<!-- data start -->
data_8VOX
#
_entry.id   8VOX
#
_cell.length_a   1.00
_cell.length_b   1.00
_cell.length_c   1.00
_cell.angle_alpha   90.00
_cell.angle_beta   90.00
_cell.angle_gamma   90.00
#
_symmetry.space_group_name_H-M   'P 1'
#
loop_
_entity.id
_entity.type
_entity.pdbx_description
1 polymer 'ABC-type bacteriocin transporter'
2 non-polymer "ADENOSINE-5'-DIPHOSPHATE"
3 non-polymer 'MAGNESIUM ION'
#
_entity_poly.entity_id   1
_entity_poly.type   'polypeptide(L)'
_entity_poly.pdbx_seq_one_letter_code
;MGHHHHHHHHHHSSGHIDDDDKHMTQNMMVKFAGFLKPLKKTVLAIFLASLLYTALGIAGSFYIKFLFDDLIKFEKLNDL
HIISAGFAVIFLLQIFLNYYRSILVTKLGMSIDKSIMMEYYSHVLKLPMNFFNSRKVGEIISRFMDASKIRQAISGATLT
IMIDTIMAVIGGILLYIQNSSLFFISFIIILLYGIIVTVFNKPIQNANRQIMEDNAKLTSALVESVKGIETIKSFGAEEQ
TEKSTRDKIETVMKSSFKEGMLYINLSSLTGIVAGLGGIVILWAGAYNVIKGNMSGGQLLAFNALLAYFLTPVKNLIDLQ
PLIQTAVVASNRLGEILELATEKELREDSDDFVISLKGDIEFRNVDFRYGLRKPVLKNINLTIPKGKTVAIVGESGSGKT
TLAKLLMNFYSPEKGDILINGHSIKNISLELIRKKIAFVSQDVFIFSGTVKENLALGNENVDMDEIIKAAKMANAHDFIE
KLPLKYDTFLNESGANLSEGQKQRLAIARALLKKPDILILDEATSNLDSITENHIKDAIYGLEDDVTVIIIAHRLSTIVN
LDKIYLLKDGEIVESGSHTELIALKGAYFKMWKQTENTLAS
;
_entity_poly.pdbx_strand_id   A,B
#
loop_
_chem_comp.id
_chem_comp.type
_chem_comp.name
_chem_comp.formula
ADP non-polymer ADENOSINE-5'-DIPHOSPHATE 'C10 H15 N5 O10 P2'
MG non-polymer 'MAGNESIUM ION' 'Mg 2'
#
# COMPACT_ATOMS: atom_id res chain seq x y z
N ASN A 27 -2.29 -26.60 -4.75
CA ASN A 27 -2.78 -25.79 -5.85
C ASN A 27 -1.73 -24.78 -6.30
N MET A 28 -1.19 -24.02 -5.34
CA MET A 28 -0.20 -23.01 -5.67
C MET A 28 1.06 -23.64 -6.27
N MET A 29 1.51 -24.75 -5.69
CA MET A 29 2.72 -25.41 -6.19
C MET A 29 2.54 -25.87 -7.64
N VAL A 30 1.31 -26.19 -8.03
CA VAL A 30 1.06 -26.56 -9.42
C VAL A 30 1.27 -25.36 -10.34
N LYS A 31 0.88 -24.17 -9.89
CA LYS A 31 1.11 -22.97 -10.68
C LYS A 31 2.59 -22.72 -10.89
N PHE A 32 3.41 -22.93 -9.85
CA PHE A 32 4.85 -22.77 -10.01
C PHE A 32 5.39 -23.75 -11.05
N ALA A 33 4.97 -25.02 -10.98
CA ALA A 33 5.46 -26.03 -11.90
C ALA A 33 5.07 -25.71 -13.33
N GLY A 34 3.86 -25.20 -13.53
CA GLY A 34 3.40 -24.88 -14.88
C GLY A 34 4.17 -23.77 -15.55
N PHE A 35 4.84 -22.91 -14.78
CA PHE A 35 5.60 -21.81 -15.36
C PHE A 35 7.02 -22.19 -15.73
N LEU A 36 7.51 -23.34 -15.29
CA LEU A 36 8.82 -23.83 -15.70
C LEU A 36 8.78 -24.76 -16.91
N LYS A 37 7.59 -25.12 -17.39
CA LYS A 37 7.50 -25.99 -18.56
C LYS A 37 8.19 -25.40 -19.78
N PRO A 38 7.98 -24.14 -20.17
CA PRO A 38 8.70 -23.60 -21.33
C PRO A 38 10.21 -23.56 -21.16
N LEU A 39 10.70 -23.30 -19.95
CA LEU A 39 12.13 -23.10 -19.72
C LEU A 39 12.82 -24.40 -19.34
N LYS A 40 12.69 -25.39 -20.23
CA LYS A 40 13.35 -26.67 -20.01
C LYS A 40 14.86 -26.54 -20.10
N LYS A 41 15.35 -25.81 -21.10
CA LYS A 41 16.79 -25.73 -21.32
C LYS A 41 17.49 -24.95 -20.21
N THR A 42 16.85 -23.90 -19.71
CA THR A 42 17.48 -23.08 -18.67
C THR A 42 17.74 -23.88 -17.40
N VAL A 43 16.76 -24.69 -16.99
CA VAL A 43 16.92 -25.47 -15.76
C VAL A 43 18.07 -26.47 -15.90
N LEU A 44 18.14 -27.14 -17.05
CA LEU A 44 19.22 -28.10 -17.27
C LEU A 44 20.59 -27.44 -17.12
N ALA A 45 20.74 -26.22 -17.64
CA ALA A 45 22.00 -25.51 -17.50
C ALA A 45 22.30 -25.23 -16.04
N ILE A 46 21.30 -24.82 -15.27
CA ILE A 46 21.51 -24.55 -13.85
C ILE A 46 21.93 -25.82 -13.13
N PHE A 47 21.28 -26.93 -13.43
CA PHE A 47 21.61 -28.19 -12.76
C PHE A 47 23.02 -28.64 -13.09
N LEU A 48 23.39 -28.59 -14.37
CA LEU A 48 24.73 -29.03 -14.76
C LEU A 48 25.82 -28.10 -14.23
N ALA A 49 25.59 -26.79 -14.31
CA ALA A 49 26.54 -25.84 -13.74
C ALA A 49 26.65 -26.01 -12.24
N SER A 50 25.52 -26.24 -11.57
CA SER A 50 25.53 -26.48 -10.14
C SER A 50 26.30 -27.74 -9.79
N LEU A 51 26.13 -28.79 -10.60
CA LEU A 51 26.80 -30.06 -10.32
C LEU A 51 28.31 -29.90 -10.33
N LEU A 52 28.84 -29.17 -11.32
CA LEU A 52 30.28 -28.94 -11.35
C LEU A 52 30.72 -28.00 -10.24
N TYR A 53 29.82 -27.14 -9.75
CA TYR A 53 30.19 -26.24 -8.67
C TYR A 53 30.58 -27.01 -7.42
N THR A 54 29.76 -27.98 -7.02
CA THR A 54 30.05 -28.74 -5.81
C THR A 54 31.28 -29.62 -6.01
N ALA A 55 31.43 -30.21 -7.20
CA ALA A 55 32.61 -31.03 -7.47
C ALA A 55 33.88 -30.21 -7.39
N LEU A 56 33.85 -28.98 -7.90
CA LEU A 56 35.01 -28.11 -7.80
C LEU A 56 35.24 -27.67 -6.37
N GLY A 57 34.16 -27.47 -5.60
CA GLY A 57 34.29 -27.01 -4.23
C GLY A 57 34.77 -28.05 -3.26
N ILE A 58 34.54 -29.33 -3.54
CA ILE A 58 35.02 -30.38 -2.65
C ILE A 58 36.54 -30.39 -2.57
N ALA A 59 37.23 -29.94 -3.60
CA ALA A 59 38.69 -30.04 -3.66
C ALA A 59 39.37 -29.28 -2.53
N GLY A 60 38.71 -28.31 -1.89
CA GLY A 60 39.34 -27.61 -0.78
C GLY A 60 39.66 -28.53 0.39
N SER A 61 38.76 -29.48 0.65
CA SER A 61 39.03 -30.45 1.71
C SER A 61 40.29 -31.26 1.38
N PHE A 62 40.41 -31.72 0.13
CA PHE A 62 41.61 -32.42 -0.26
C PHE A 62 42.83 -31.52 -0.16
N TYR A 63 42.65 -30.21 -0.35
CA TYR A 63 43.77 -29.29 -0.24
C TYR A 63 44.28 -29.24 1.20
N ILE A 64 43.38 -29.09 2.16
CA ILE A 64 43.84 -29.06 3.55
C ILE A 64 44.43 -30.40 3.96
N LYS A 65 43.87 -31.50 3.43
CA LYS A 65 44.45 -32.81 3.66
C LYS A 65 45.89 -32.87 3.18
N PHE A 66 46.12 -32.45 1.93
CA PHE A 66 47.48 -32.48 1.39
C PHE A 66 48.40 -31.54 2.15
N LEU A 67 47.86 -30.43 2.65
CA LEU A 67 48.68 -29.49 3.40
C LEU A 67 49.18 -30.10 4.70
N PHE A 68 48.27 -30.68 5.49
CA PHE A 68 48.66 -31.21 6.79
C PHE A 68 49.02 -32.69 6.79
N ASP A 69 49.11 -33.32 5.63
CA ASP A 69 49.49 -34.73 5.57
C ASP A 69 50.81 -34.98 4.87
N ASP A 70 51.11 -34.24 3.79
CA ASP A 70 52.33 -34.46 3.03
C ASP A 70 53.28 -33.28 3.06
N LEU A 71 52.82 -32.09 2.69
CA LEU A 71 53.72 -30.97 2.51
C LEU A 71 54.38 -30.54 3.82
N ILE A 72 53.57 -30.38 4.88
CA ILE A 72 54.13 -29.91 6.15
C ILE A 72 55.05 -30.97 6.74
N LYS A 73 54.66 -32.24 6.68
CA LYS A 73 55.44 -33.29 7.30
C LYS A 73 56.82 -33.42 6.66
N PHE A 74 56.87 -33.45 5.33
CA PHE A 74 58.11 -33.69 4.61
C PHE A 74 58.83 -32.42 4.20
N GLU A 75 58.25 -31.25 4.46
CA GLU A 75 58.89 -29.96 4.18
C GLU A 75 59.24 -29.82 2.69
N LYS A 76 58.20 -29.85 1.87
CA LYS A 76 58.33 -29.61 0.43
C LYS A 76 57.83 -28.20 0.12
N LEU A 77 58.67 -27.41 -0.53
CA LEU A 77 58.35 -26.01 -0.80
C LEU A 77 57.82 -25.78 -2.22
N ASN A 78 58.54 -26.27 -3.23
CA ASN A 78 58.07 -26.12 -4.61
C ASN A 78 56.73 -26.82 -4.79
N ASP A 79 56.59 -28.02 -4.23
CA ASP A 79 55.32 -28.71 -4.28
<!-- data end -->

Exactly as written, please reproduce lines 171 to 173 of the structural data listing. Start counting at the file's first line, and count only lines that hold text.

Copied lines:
N ASP A 69 49.11 -33.32 5.63
CA ASP A 69 49.49 -34.73 5.57
C ASP A 69 50.81 -34.98 4.87